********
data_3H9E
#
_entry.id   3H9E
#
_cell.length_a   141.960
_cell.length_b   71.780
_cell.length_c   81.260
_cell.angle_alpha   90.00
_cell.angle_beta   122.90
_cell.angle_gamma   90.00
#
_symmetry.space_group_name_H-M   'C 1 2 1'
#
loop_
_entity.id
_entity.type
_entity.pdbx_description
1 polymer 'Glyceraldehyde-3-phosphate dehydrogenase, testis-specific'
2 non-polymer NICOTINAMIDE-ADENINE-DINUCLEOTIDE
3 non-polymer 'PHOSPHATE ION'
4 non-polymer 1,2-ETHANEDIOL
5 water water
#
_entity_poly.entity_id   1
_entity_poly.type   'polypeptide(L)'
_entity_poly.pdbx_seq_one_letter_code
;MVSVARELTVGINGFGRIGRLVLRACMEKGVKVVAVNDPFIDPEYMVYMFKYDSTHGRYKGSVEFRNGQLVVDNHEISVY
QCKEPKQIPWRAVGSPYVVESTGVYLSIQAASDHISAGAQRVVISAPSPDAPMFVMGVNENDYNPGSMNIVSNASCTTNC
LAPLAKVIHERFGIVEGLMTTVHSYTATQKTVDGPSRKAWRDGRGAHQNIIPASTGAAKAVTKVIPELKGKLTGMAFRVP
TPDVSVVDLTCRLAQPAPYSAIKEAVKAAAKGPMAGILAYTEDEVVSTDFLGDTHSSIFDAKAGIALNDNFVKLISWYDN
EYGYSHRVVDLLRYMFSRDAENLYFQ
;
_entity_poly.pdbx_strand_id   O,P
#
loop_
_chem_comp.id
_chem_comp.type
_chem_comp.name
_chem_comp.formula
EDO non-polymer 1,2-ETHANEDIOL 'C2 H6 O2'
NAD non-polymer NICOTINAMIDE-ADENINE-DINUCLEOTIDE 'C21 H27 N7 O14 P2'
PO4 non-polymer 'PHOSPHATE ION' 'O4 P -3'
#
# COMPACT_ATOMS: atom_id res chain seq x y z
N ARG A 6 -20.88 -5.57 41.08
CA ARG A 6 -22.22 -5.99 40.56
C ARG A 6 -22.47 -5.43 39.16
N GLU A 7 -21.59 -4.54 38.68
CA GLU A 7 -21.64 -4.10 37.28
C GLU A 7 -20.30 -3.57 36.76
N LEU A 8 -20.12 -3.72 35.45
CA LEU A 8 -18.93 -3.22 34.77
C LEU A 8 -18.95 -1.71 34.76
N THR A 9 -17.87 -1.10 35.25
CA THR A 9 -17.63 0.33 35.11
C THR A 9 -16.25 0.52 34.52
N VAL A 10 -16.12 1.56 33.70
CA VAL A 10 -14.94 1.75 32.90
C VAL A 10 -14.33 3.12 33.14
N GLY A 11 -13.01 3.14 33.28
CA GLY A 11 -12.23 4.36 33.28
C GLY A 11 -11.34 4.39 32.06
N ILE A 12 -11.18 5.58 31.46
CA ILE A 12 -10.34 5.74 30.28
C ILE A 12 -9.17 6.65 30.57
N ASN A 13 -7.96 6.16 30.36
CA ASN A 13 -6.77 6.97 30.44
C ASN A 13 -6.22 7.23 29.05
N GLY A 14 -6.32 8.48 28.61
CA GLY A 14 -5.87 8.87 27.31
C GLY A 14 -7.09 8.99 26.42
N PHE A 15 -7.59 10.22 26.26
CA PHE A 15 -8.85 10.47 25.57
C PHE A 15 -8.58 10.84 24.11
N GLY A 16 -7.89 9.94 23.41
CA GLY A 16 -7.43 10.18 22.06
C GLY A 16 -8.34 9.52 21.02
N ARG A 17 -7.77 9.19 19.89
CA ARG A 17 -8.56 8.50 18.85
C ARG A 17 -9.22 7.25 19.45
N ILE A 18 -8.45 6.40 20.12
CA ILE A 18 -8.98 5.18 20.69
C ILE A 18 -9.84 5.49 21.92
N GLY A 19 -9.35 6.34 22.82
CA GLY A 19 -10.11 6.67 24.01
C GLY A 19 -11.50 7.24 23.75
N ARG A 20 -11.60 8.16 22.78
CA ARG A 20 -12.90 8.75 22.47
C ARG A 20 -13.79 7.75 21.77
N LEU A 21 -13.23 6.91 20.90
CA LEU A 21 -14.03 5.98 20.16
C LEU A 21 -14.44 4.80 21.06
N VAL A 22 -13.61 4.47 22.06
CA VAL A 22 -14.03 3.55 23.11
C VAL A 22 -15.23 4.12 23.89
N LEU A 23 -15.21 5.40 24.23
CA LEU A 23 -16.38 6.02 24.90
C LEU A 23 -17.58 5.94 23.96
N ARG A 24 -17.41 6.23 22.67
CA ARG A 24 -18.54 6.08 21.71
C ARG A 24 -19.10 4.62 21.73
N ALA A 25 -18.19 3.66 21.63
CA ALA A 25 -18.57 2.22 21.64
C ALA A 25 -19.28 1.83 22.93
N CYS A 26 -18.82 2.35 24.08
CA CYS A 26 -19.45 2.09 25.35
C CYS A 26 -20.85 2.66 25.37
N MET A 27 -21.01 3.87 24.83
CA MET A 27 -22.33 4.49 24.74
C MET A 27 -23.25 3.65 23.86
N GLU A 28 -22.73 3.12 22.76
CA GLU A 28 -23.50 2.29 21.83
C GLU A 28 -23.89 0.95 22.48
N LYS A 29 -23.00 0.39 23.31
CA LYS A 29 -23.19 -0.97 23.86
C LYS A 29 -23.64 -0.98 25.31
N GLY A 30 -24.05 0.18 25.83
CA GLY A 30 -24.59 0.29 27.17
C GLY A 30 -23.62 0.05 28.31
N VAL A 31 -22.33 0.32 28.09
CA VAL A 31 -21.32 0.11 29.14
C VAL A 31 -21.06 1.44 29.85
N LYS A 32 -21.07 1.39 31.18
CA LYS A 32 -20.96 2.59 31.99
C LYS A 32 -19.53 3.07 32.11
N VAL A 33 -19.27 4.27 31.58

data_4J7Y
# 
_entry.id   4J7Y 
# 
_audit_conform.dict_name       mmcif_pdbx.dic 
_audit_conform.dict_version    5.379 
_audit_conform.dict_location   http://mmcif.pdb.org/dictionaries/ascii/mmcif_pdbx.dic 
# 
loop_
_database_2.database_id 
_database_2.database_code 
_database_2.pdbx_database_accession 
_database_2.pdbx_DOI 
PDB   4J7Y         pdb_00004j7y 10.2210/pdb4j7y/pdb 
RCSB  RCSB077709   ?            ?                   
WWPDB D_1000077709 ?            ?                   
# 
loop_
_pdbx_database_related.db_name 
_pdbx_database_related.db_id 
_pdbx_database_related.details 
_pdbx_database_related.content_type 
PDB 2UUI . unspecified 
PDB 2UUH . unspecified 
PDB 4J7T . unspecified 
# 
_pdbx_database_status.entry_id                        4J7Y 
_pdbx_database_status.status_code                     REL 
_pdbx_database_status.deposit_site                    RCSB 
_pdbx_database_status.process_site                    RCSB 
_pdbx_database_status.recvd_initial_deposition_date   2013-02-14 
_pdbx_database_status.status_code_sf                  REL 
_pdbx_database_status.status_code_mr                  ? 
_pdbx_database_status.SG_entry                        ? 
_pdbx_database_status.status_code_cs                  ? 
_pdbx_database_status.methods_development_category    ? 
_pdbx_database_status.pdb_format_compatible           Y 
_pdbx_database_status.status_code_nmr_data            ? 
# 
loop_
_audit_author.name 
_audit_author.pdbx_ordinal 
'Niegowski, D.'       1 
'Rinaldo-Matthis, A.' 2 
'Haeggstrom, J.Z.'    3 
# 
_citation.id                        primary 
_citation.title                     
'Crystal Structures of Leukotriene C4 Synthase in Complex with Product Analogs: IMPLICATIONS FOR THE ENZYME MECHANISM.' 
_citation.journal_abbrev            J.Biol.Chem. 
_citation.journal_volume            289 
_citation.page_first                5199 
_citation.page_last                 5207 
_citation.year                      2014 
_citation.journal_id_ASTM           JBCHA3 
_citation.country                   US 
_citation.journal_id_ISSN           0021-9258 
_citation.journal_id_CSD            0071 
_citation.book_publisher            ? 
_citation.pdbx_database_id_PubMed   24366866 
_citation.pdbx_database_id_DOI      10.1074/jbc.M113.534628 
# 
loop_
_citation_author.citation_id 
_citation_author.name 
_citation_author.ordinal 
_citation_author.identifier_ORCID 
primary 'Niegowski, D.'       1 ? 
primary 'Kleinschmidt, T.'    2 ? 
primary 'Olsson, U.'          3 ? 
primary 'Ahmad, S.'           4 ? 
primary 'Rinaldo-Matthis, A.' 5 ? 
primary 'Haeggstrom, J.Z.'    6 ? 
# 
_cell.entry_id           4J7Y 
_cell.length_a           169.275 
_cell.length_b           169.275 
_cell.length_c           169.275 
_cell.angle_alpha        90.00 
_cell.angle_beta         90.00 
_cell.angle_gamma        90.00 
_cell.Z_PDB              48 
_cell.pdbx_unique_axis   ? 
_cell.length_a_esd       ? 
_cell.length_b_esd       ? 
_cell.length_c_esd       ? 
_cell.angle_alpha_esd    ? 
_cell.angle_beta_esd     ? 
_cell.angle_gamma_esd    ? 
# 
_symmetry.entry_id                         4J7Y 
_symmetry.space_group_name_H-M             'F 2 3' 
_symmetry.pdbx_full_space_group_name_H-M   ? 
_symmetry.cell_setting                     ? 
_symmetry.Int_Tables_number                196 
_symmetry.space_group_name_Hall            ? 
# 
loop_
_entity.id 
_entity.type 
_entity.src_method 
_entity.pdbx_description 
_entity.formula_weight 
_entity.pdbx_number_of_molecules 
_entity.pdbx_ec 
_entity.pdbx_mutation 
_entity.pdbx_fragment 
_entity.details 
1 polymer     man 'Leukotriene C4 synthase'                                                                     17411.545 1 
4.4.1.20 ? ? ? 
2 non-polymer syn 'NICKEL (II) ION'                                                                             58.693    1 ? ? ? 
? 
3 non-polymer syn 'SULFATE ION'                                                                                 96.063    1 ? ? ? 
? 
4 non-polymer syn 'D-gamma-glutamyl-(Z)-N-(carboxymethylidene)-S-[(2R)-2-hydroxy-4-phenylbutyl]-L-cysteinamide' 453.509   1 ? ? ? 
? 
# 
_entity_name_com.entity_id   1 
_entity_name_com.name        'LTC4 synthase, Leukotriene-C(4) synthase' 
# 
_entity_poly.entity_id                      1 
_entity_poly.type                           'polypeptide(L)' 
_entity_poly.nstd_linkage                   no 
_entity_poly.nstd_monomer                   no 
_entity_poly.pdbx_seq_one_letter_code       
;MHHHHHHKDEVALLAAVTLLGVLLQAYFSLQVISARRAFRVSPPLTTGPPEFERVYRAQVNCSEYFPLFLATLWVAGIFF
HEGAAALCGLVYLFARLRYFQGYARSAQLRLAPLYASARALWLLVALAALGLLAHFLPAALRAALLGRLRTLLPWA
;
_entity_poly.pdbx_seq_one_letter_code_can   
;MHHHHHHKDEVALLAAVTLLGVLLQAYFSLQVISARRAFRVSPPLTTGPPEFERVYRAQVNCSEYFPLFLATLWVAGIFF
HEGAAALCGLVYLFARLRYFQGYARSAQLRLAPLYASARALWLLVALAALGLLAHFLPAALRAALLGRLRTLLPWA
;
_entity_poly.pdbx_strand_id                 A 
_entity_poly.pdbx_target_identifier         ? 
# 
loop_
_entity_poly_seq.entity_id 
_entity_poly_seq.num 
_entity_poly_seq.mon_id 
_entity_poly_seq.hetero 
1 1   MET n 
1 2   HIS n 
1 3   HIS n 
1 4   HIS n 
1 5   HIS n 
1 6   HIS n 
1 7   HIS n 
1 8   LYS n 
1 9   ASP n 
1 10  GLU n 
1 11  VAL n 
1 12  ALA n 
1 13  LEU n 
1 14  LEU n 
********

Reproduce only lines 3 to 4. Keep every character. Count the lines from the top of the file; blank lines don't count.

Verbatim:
_entry.id   3H9E
#